A MESSAGE FROM THE DEPARTMENT OF GAME & FISH
As COVID-19 continues to force all of us to make changes to our daily schedule, the department would like to remind you that together we can make a difference.
2020-2021 New Mexico fishing licenses are on sale, valid April 1 to March 31.
This fishing report, provided by Dustin Berg of Go Unlimited (supporting disabled anglers) and the Department of Game and Fish, has been generated from the best information available from area officers and anglers. Conditions encountered after the report is compiled may differ, as stream, lake and weather conditions alter fish and angler activities.
Catching Big Fish with Small Bugs, Volume 1
We would like to welcome anglers to join in contributing to the weekly fishing reports. For future “Catching Big Fish with Small Bugs” reports or other stories, tips and tricks, please share your contributions with Berg at email@example.com.
Whenever I am going to fish a lake, river or pond, I try to pay very close attention to what is on the fish buffet. More specifically, I try to notice what the fish are primarily eating. For this report, we are going to focus on the very small midge insect that trout love to feast on.
The midge is incredibly small, only the size of a couple of flakes of pepper. They are so small that you probably will not see them floating in the water unless they are grouped in a cluster.
The aquatic midge life cycle is broken down into four stages. They start as an egg before metamorphosing into larvae, pupae and eventually adults. The first three stages take place in the water; as a winged adult, they live above the surface.
The most effective way for an angler to imitate midge insects is by using flies tied on tiny hooks that measure only a few millimeters in length. Size 30, 26 and 24 are popular hook sizes for midge flies.
The emerger is a midge fly resembling the transition that occurs at the water’s surface as midge transitions from pupae to adult. These flies are often used for fishing from the water’s surface down to three-feet deep. Subsurface midge flies, imitating the larvae and pupae stages, are often fished at two-to-six-feet deep. The depth at which any of these flies are used is dependent on the overall water depth and at what level fish are prevalent. A number six split-shot weight positioned a foot above your fly is an excellent way to achieve depth.
A strike indicator placed on your fishing line five-to-six-feet above your fly serves as an indicator for when a fish eats your fly, much like a traditional bobber. If the water is only three-feet deep, then the indicator should be placed approximately three-feet above your fly and so on.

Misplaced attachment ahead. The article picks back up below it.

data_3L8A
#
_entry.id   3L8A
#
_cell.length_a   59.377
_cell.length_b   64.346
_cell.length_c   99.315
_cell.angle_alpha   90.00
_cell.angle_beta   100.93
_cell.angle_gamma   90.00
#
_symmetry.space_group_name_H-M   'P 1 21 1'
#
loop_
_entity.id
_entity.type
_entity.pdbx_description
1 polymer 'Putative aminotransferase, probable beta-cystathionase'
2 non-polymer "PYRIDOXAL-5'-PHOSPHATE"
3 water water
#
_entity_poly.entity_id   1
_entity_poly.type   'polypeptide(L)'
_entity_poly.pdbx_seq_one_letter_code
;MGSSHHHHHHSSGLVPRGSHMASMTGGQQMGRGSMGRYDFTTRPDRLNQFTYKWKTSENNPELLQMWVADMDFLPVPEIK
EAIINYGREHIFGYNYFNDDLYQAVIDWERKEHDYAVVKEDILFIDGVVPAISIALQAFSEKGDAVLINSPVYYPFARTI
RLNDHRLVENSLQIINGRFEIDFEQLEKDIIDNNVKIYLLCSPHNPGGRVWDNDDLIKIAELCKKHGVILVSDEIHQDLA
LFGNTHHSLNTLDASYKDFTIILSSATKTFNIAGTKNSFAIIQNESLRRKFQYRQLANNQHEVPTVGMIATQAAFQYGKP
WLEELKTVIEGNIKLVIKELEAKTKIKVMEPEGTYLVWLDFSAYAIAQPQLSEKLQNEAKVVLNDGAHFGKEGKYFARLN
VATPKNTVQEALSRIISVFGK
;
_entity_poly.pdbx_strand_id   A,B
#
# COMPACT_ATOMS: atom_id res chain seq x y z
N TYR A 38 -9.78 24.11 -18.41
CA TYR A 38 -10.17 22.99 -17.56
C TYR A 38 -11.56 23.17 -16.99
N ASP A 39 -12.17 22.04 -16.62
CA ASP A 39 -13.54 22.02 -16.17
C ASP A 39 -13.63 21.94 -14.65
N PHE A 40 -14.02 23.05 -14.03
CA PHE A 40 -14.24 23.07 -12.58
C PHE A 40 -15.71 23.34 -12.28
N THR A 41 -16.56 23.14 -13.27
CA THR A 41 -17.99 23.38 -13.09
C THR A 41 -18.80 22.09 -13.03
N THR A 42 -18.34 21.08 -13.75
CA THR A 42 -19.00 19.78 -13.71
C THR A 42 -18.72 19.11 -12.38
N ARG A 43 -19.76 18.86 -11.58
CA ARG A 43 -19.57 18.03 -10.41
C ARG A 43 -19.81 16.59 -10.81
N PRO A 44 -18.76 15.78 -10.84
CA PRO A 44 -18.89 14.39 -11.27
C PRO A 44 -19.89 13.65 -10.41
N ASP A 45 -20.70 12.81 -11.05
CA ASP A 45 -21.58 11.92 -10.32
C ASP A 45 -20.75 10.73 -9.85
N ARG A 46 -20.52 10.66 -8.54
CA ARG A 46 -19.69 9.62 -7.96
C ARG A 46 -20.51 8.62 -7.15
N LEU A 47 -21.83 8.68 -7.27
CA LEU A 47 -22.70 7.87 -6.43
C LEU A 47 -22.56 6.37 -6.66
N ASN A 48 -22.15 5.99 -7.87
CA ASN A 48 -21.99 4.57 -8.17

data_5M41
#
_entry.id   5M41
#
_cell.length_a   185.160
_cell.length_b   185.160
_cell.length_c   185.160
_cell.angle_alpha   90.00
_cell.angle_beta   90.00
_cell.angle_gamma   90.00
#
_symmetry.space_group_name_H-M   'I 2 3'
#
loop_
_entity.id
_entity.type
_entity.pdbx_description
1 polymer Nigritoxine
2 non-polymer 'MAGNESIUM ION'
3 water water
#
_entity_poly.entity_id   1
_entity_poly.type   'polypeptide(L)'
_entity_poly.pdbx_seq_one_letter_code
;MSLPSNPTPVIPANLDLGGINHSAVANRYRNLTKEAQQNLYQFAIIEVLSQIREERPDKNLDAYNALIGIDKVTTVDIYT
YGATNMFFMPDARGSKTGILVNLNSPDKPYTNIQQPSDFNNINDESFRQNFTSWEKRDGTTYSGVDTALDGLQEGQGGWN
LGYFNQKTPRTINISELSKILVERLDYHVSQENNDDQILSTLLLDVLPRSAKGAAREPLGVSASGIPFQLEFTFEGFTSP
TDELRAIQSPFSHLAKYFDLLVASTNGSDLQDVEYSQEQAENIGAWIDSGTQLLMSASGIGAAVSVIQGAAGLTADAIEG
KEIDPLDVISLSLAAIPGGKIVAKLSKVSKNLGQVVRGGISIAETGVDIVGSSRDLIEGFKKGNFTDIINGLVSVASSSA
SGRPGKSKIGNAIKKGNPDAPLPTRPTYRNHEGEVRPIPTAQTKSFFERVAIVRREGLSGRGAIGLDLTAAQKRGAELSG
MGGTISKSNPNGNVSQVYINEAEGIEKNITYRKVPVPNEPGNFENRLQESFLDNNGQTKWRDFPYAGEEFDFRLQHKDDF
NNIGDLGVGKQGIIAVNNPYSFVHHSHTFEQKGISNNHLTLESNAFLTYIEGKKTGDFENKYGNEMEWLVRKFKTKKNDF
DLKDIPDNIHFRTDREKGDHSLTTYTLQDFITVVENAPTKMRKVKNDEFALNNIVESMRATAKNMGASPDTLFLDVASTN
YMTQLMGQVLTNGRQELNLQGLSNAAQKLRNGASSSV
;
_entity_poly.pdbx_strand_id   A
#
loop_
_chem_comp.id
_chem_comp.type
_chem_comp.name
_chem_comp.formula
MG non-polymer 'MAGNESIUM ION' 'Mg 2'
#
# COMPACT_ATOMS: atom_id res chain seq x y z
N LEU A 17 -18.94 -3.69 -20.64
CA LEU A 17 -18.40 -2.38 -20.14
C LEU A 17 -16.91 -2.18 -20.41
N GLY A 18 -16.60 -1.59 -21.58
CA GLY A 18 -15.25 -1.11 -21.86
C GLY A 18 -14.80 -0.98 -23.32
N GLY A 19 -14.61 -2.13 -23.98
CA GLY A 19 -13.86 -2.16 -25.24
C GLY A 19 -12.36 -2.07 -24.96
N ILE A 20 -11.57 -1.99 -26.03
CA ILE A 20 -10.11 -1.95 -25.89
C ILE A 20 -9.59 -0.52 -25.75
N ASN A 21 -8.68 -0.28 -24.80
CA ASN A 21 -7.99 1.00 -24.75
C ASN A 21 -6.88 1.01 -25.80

Dry fly or floating midge flies are often tied to imitate a cluster of adult midges grouped floating on the water’s surface. These flies work best when you can visually see fish rising to eat from the water’s surface. Floatant is used to keep your fly from sinking.
My good friend Chris Gallegos is a professional angler on the San Juan River. He has been teaching me for years the art of fly fishing. He says there are three main components to mastering the art of mending and working with a light pound-test fishing line.
1. Use light tackle. Gallegos prefers three-weight fly rods and two-or-three-pound test fishing line. Light pound test line is not as stiff and allows small flies to move more naturally.
2. Use little flies when imitating the midge. Gallegos prefers size 30, 26 and 24 barbless hooks.
3. Master mending your fishing line. As your fishing line and fly float downstream, chances are that your line and fly will float at different rates. Varying speeds in the current can vary across sections of the river. Mending your line is to adjust for these variances, allowing your fly to continue at its natural rate, unencumbered by pulling from the line that it is attached to.
Implementing some of today’s tips and tricks in combination with the productive midge fly patterns will increase your success as an angler. There are so many intricacies to fishing using small flies, so please stay tuned for more techniques, tackle and fly patterns in a series of reports we have dubbed “Catching Big Fish with Small Bugs.”
The department reminds anglers it is their responsibility to be aware of closures and contact land managers for properties of interest when restrictions are lifted.
Bureau of Land Management (BLM)
U.S. Forest Service (USFS)
New Mexico State Lands
New Mexico State Parks
New Mexico Open Gate Properties
New Mexico Wildlife Management Areas
U.S. Army Corps of Engineers
Consult local government websites for information regarding specific city and town fishing access.